EU Commissioner Makes Veiled Threat About Forcing Music Stores To Drop DRM

from the upon-deeper-inspection dept

Over the past year or so, some European countries have been taking a closer look at digital music and different stores' copy-protection schemes, with a view towards forcing compatibility, which would basically render DRM useless. Norway's consumer ombudsman saying that the iTunes Music Store's DRM is illegal, while French politicians flirted with mandating interoperability (before relenting and making things worse for consumers). Now, the EU's consumer protection commissioner is jumping on the bandwagon, criticizing Apple because songs purchased from iTMS only play on iPods and saying "something has to change." While she doesn't propose anything specific, this sounds a lot like the veiled threats so many EU regulators are fond of -- in essence, it's a "fix this, or we will" sort of statement. That's fine, but there's a pretty strong argument against government interference here, even if it would (theoretically) achieve the much-desired result of interoperability or the downfall of music with DRM. The switch away from DRM needs to be made as a business decision, not a regulatory one. By taking the regulatory or political route, content providers that are so insistent on DRM will simply become more resolute that they must use it, and will make the switch begrudgingly (and after a long legal fight, to be sure), rather than embracing DRM-free music on its own merits. A government mandate makes dropping DRM a political or legal issue, and it will be fought as such. This means that record labels will devote their resources to fighting the law, not figuring out the new business models that dropping DRM would enable.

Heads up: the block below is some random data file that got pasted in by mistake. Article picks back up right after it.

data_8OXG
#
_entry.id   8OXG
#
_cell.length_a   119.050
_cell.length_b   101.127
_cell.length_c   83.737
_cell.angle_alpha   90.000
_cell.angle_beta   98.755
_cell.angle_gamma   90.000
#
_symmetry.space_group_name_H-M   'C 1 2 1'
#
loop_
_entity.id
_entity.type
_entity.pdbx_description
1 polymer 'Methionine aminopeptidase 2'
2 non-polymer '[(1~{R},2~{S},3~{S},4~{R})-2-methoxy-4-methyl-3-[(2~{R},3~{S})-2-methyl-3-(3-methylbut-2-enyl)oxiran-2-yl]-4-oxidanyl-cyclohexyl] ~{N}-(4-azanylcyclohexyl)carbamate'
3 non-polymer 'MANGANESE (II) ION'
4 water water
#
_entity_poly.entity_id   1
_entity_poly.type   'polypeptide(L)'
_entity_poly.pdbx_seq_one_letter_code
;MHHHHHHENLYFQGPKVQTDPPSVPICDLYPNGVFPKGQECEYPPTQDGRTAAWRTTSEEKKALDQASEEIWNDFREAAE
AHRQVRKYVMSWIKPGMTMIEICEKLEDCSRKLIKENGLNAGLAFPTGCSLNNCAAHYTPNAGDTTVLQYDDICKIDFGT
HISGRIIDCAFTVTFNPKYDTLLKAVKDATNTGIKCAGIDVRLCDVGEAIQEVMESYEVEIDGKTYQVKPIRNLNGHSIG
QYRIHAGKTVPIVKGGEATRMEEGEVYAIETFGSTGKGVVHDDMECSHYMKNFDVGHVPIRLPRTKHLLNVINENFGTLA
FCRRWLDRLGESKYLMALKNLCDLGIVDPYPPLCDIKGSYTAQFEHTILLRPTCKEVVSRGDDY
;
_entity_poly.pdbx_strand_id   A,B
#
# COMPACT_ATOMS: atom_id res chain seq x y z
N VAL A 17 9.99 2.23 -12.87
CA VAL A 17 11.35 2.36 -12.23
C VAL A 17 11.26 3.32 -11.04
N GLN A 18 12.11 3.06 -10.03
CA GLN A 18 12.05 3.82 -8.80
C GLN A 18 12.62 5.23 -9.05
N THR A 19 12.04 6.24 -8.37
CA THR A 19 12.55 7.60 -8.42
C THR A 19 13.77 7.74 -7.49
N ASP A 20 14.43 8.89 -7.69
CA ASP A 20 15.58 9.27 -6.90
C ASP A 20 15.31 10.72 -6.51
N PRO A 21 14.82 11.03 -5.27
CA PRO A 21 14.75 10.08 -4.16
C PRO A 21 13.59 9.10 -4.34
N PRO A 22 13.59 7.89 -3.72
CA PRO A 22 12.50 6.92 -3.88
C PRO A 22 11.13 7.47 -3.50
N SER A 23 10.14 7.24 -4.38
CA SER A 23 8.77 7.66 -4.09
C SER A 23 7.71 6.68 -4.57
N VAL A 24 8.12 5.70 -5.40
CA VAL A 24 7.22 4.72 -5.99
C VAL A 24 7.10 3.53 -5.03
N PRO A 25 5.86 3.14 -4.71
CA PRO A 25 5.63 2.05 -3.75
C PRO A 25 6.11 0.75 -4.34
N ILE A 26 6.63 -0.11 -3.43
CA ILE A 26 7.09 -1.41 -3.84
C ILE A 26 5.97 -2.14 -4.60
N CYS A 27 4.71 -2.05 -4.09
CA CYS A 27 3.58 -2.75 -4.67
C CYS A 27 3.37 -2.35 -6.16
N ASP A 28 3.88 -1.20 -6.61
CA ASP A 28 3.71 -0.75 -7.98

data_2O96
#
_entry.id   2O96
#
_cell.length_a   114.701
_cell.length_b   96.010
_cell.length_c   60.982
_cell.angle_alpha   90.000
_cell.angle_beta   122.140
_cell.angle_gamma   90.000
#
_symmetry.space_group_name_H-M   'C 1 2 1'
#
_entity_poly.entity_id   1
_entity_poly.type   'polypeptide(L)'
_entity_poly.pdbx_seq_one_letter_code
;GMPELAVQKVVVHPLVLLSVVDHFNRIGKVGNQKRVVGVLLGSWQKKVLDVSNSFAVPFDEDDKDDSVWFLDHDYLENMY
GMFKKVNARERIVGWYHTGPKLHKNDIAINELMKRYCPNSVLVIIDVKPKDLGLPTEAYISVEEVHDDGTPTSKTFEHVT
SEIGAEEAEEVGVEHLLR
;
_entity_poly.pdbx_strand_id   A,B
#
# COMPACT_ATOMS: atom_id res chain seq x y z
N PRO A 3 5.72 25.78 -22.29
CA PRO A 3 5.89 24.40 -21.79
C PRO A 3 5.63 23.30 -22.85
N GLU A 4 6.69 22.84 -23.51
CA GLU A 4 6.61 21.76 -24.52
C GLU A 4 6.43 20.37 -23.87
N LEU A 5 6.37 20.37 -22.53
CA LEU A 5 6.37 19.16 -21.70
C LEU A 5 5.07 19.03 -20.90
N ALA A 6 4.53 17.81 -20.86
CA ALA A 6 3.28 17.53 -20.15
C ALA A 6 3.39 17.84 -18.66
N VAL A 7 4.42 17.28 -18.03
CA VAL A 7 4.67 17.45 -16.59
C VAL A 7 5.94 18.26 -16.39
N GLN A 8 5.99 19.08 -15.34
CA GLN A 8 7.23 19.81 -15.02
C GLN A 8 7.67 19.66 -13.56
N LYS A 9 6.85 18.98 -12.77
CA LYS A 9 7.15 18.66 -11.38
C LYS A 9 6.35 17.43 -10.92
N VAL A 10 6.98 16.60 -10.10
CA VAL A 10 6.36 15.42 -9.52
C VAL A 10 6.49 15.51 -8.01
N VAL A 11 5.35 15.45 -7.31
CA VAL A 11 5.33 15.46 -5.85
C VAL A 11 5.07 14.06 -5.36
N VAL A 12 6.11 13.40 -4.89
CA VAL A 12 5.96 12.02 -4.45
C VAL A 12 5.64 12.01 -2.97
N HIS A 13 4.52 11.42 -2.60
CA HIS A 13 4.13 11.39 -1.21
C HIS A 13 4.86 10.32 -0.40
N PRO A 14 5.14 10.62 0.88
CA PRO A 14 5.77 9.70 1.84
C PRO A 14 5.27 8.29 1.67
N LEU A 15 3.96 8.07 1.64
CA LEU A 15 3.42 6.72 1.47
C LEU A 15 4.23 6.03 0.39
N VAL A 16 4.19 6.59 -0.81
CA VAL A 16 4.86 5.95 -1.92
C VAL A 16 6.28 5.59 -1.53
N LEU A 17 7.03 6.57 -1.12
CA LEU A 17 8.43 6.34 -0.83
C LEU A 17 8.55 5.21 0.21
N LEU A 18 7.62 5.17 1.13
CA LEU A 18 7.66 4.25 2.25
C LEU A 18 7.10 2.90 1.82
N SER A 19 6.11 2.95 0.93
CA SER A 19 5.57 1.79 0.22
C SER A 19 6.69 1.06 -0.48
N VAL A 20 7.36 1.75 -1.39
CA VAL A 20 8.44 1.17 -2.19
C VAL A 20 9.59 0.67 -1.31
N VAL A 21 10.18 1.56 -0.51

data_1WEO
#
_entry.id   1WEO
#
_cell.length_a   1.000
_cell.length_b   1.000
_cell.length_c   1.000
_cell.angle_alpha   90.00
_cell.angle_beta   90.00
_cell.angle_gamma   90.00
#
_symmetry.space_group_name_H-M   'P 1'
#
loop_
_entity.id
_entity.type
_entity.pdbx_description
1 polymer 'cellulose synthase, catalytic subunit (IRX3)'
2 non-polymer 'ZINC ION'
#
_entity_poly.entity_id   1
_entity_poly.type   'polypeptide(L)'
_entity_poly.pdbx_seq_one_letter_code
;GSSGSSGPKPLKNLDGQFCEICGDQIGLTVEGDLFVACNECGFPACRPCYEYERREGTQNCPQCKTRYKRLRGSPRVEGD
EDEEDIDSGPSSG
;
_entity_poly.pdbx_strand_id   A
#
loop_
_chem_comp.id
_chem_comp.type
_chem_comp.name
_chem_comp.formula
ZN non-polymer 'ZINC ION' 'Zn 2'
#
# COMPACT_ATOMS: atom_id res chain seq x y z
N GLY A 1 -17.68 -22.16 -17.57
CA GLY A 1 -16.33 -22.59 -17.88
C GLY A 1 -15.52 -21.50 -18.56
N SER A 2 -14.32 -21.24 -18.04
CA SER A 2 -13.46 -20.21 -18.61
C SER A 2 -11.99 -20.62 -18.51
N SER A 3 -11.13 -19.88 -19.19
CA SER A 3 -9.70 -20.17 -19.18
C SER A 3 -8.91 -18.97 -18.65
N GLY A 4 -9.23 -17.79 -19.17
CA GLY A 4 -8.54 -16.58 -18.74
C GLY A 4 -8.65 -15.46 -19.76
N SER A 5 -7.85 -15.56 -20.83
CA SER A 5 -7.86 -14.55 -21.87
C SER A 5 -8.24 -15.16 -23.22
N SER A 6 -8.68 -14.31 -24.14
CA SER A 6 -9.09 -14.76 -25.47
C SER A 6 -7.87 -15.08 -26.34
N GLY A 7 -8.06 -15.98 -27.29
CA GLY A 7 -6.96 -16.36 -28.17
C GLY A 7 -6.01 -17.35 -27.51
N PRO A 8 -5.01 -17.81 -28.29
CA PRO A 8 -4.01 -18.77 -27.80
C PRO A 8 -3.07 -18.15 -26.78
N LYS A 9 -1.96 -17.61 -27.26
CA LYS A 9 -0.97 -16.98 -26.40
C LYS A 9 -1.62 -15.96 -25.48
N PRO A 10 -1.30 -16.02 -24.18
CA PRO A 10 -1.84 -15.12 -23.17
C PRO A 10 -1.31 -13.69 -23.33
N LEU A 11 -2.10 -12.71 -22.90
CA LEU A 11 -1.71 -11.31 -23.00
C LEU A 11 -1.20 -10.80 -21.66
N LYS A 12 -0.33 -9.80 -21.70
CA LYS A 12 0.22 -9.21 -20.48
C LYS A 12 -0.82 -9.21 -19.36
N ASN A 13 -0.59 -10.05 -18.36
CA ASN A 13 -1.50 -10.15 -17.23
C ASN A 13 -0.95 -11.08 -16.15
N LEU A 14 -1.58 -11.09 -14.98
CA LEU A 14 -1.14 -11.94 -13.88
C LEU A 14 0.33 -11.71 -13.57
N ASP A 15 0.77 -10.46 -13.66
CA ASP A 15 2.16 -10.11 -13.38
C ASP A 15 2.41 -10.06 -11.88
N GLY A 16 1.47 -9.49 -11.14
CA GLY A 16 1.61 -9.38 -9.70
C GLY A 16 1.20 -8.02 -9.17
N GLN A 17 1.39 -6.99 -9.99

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  1. identicon
    Nicolas Jondet, 12 Mar 2007 @ 11:02am

    Re: Re: French system may be an option

    That is the argument put forward by Steve Jobs to explain why Apple has always refused to license Fairplay. He thought that such licensing, by giving access to sensitive information to its competitors, would compromise the technology and the efficiency of the DRMs. (This arguments relies on the assumption that DRMs are efficient).
    Virginmega France, an online platform, tried in 2004 to force Apple to license Fairplay but was unsuccessful.

    If Apple has been so reluctant to "share" its secrets through a licensing scheme with its competitors, it is easy to understand why they would rather go DRM-free than have to deal with a French administrative body whose mission is to enforce and regulates the exchange of "information essential for interoperability" between software publishers, hardware manufacturers and online service providers.

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